12. According to hiring managers worldwide, the top trends to shape the recruitment industry in the next few years are recruiting more diverse candidates (37%), soft skills assessment (35%), innovative interviewing tools (34%), company mission as a differentiator (33%), and using big data (29%) (source).


  1. Almost half of employers (45%) said that the time to fill open positions has grown since 2014 (source).
  2. Nearly half of employers (47%) said that unfilled positions are staying open longer due to unmatched salary requirements (source).
  3. It takes an average of 52 days to fill an open position, up from 48 days in 2011 (source)

Social candidate sourcing

  1. 36% of recruiters have sent connection requests to potential employees on LinkedIn (source).
  2. 89% of recruiters have hired someone through LinkedIn- far more than on Facebook or Twitter (source).
  3. 52% of hiring managers claim that passive candidate recruitment has been less effective. This is mainly because recruiters on LinkedIn are competing for the same candidates (source).
  4. The use of social media for recruitment has grown 54% in the past 5 years (source).
  5. 82% of recruiters say they leverage social media to recruit managers (source).
  6. About 1 in 5 candidates have applied for a job they learned about through social media (source).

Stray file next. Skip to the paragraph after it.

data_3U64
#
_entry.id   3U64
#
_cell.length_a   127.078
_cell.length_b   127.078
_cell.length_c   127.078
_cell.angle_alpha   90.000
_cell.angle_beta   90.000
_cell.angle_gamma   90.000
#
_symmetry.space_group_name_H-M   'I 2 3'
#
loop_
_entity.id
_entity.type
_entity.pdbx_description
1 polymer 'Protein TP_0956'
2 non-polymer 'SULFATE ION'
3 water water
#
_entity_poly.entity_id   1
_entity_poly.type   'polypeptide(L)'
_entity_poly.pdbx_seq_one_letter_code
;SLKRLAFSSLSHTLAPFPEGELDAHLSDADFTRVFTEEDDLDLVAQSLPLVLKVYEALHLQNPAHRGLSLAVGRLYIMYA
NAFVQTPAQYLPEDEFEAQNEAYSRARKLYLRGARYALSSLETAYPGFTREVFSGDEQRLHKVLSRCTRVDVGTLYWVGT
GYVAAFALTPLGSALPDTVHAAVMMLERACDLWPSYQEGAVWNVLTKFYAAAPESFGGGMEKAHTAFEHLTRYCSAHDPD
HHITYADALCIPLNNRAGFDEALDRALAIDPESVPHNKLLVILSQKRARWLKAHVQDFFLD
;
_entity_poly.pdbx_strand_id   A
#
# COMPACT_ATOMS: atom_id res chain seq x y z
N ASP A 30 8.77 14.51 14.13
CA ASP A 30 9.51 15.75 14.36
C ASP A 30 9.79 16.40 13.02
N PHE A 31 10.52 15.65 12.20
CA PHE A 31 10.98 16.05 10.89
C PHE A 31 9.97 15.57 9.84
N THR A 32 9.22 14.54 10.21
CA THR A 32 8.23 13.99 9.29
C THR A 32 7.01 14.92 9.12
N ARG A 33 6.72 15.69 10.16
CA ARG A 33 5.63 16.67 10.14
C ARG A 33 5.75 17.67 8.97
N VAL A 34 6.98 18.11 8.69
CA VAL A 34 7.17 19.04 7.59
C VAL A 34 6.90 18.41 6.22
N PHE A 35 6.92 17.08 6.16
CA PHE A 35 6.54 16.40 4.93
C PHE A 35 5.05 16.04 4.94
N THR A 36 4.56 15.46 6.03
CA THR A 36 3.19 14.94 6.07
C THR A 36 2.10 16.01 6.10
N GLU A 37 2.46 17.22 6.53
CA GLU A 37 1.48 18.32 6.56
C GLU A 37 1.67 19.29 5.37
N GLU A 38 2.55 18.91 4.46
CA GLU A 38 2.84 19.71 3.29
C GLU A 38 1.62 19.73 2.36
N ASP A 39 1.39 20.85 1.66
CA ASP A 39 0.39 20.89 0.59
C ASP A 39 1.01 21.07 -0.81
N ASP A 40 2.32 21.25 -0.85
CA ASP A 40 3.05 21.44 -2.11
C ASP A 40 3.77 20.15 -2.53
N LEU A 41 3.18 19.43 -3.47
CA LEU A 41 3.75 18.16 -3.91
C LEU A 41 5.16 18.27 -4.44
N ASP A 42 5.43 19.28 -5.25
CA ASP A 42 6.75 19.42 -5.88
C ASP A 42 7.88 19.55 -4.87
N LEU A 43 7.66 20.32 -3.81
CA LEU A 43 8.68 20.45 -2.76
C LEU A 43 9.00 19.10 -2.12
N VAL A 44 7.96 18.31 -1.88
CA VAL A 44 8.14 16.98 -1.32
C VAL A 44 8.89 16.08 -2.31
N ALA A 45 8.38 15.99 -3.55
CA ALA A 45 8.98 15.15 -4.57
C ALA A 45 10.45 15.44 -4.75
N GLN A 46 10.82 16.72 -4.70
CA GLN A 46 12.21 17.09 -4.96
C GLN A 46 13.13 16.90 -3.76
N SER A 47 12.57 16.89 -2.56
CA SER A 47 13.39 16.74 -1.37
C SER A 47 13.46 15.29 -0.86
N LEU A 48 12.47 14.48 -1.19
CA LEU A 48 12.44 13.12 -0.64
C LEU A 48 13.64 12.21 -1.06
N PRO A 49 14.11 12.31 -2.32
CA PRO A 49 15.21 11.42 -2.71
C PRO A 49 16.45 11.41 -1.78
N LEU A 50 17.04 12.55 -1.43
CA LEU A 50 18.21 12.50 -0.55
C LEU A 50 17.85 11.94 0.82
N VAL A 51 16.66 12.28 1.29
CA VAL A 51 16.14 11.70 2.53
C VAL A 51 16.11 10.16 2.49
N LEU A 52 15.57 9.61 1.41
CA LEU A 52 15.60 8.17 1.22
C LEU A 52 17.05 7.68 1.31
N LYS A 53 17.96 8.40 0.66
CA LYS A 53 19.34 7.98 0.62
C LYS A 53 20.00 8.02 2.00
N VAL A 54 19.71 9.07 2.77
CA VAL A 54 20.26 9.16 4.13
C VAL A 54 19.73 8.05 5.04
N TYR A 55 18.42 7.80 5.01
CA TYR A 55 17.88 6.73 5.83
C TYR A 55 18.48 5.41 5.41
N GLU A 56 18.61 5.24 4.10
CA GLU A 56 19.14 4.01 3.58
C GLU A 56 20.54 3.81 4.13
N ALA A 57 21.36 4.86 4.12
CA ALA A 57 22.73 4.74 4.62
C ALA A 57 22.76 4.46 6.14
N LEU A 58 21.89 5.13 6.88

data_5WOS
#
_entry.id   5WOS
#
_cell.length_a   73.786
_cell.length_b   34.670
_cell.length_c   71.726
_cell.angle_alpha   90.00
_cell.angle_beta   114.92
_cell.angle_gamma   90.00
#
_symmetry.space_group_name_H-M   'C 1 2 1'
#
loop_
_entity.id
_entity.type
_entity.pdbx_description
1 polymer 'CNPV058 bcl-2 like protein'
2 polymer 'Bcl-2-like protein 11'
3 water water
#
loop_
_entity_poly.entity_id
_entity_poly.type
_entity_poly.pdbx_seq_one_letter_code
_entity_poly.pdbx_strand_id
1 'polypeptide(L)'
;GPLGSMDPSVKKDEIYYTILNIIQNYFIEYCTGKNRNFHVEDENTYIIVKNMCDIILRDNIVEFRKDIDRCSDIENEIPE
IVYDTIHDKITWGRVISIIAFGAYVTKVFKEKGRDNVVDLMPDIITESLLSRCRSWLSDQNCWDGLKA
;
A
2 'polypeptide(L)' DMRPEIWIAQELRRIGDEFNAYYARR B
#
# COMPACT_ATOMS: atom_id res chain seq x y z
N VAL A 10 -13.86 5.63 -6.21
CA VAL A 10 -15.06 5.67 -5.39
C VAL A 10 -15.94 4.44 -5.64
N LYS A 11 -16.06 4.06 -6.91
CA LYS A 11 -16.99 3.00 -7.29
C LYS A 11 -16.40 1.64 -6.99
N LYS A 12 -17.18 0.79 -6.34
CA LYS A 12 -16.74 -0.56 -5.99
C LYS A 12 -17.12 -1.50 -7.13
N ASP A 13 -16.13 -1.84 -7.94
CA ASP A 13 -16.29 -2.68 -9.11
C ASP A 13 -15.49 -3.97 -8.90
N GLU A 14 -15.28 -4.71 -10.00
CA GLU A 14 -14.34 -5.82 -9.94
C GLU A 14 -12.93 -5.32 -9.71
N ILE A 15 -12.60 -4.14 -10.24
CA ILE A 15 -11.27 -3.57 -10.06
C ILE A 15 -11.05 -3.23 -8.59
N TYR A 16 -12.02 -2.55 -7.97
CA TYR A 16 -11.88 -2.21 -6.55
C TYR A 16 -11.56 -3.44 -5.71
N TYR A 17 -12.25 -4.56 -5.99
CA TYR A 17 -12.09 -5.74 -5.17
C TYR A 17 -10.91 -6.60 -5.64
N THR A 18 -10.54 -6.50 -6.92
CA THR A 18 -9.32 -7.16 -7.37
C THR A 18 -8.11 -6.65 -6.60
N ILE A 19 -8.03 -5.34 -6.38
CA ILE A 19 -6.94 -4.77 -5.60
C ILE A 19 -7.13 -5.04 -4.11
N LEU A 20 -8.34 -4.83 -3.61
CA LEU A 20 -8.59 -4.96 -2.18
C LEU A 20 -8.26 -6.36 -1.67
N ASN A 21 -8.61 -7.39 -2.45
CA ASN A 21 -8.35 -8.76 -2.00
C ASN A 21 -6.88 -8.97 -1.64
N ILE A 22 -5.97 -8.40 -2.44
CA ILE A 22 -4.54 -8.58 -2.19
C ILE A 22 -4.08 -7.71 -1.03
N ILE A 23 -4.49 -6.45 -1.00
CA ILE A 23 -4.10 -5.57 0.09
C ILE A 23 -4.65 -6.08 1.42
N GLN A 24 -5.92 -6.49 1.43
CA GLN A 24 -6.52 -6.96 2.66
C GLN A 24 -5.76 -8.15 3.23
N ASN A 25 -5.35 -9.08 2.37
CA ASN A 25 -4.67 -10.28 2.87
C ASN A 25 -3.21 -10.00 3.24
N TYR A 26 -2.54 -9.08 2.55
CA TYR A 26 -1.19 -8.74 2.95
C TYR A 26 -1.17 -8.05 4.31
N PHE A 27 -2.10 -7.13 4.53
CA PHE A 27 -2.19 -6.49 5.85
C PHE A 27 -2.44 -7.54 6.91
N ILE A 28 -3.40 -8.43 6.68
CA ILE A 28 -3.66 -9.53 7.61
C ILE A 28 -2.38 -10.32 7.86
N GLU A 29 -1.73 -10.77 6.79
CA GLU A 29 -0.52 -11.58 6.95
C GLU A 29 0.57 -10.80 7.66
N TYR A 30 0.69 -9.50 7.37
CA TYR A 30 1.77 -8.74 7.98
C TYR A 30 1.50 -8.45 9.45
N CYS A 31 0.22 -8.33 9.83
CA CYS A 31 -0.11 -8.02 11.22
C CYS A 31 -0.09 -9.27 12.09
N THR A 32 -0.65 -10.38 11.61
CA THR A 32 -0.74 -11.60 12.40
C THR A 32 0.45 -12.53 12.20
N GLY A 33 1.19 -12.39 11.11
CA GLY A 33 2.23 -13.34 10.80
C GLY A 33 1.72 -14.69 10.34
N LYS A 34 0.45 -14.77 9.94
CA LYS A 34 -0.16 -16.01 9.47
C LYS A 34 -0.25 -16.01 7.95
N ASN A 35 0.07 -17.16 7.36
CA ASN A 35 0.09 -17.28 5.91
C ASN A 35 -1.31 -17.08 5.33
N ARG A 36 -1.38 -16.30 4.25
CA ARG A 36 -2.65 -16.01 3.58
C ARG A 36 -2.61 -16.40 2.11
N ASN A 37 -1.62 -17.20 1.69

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Sourcing high quality talent

  1. Sourced candidates are more than two times as efficient than candidates who apply (source)
  2. 1 in every 72 sourced candidates is hired compared to every 1 in 152 candidates who apply to open positions (source).
  3. The best performers are 4x as productive as average performers (source).
  4. 80% of a business’s profits are generated by 20% of its workers (source).
  5. 41% of employers estimated a single bad hire costs $25k, and 25% put the figure at 50k or more (source).

What candidates want

  1. 82% of professionals claim that “culture is a potential competitive advantage” (source).
  2. 34% of professionals report their biggest concern when changing jobs is not knowing what it’s really like to work at a company (source).